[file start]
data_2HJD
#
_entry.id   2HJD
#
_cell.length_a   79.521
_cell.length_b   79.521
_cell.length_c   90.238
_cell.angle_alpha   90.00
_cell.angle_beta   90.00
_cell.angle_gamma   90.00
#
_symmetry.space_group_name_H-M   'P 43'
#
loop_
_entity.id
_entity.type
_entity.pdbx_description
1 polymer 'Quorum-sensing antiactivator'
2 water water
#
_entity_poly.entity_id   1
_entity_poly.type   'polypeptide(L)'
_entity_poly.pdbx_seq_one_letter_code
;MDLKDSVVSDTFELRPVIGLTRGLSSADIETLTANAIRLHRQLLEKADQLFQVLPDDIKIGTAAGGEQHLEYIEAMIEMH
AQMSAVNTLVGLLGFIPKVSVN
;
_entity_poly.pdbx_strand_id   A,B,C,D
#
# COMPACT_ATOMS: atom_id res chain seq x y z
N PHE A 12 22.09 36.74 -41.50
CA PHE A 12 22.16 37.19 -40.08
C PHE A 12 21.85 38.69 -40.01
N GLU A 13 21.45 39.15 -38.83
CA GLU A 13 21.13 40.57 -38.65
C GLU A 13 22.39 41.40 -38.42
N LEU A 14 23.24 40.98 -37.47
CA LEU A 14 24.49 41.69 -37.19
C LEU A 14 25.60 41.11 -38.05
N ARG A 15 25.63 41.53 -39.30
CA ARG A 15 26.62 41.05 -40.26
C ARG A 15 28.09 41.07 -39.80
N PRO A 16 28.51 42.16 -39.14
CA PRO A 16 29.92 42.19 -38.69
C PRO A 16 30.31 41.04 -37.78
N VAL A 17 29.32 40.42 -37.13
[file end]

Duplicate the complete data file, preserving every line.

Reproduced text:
data_2HJD
#
_entry.id   2HJD
#
_cell.length_a   79.521
_cell.length_b   79.521
_cell.length_c   90.238
_cell.angle_alpha   90.00
_cell.angle_beta   90.00
_cell.angle_gamma   90.00
#
_symmetry.space_group_name_H-M   'P 43'
#
loop_
_entity.id
_entity.type
_entity.pdbx_description
1 polymer 'Quorum-sensing antiactivator'
2 water water
#
_entity_poly.entity_id   1
_entity_poly.type   'polypeptide(L)'
_entity_poly.pdbx_seq_one_letter_code
;MDLKDSVVSDTFELRPVIGLTRGLSSADIETLTANAIRLHRQLLEKADQLFQVLPDDIKIGTAAGGEQHLEYIEAMIEMH
AQMSAVNTLVGLLGFIPKVSVN
;
_entity_poly.pdbx_strand_id   A,B,C,D
#
# COMPACT_ATOMS: atom_id res chain seq x y z
N PHE A 12 22.09 36.74 -41.50
CA PHE A 12 22.16 37.19 -40.08
C PHE A 12 21.85 38.69 -40.01
N GLU A 13 21.45 39.15 -38.83
CA GLU A 13 21.13 40.57 -38.65
C GLU A 13 22.39 41.40 -38.42
N LEU A 14 23.24 40.98 -37.47
CA LEU A 14 24.49 41.69 -37.19
C LEU A 14 25.60 41.11 -38.05
N ARG A 15 25.63 41.53 -39.30
CA ARG A 15 26.62 41.05 -40.26
C ARG A 15 28.09 41.07 -39.80
N PRO A 16 28.51 42.16 -39.14
CA PRO A 16 29.92 42.19 -38.69
C PRO A 16 30.31 41.04 -37.78
N VAL A 17 29.32 40.42 -37.13